Mitochondrial neurogastrointestinal encephalomyopathy (MNGIE) is a fatal disorder characterized by progressive gastrointestinal dysmotility, peripheral neuropathy, leukoencephalopathy, skeletal myopathy, ophthalmoparesis, and ptosis. MNGIE stems from deficient thymidine phosphorylase activity (TP) leading to toxic elevations of plasma thymidine. Hematopoietic stem cell transplant (HSCT) restores TP activity and halts disease progression but has high transplant-related morbidity and mortality. Liver transplant (LT) was reported to restore TP activity in two adult MNGIE patients. We report successful LT in four additional MNGIE patients, including a pediatric patient. Our patients were diagnosed between ages 14 months and 36 years with elevated thymidine levels and biallelic pathogenic variants in TYMP. Two patients presented with progressive gastrointestinal dysmotility, and three demonstrated progressive peripheral neuropathy with two suffering limitations in ambulation. Two patients, including the child, had liver dysfunction and cirrhosis. Following LT, thymidine levels nearly normalized in all four patients and remained low for the duration of follow-up. Disease symptoms stabilized in all patients, with some manifesting improvements, including intestinal function. No patient died, and LT appeared to have a more favorable safety profile than HSCT, especially when liver disease is present. Follow-up studies will need to document the long-term impact of this new approach on disease outcome. Take Home Message: Liver transplantation is effective in stabilizing symptoms and nearly normalizing thymidine levels in patients with mitochondrial neurogastrointestinal encephalomyopathy (MNGIE) and may have an improved safety profile over hematopoietic stem cell transplant.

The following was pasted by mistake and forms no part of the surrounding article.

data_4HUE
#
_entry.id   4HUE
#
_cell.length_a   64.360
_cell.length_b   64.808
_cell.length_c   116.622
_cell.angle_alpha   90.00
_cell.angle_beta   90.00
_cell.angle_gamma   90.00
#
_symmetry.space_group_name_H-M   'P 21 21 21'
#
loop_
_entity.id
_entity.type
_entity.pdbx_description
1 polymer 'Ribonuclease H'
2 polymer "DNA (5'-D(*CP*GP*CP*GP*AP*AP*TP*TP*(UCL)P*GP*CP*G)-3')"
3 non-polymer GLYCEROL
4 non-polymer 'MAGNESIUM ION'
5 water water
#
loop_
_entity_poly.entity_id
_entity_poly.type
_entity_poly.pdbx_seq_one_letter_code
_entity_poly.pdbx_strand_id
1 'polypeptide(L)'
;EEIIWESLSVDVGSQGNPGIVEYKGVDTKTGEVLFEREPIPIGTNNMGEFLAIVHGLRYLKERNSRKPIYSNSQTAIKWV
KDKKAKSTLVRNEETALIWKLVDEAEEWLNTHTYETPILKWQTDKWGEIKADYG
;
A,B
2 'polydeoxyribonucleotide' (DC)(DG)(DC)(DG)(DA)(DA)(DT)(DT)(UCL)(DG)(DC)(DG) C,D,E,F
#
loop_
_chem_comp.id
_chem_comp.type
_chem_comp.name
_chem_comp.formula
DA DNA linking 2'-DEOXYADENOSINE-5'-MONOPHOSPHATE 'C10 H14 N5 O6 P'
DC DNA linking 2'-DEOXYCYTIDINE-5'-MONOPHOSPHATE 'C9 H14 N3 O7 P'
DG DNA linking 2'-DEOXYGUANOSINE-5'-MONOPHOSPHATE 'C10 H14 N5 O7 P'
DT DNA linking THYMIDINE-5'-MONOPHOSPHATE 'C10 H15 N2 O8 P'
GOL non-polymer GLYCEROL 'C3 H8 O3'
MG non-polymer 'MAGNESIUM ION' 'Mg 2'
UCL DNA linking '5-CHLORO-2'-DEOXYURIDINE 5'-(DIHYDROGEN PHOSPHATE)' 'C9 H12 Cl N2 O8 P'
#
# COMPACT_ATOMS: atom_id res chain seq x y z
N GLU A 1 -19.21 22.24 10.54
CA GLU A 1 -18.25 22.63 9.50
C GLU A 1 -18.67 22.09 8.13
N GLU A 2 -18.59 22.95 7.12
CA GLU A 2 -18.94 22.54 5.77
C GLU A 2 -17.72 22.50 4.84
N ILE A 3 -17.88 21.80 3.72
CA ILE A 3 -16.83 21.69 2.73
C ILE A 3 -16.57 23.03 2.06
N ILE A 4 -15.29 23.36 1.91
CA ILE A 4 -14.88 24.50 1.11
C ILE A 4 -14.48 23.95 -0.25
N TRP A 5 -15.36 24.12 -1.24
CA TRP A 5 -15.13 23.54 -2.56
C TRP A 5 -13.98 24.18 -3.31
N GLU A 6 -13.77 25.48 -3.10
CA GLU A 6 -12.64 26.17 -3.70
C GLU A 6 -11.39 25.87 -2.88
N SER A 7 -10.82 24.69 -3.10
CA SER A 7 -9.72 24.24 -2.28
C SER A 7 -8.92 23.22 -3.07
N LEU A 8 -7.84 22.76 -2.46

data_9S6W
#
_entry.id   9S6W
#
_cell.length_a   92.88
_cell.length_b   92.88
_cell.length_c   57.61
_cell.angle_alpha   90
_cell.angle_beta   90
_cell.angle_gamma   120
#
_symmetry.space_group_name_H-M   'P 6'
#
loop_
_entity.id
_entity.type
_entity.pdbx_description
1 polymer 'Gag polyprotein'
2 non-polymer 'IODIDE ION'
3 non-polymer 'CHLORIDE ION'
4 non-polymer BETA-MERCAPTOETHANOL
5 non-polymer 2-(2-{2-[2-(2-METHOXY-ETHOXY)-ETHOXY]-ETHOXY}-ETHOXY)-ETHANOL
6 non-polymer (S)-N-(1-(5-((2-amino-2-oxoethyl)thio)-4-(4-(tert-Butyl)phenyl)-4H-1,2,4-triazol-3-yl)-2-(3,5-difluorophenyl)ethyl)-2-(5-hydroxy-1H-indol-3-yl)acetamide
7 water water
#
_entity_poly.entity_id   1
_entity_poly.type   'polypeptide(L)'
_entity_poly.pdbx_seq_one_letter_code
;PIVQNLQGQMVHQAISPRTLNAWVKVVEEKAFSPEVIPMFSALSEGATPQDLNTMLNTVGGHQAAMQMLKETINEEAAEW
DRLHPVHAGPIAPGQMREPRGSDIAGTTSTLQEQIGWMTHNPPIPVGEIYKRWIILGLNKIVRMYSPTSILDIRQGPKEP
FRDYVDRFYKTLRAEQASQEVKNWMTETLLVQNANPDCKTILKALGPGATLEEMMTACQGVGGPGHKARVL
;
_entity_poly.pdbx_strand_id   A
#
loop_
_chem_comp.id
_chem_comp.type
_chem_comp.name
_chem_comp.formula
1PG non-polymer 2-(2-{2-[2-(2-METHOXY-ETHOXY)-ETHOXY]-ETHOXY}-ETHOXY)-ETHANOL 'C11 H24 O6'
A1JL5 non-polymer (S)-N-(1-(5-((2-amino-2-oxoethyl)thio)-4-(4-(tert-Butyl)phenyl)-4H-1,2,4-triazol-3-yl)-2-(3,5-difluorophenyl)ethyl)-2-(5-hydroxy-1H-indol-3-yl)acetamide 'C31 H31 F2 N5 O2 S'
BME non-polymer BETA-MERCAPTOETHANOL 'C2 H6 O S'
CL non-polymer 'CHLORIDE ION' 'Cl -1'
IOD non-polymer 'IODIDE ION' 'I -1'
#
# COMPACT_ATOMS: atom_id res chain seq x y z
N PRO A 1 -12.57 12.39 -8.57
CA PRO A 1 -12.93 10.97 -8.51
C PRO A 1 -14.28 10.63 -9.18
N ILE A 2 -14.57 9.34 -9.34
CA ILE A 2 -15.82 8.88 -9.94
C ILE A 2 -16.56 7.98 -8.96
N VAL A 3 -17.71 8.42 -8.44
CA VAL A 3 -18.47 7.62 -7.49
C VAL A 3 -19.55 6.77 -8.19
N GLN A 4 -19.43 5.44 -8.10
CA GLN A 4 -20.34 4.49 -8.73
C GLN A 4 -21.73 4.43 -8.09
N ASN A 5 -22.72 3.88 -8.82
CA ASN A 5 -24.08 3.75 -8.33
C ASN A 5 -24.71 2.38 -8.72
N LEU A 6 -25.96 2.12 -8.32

- Liver transplantation
- Mitochondrial neurogastrointestinal encephalomyopathy
- Thymidine phosphorylase
ASJC Scopus subject areas
- Endocrinology, Diabetes and Metabolism
- Molecular Biology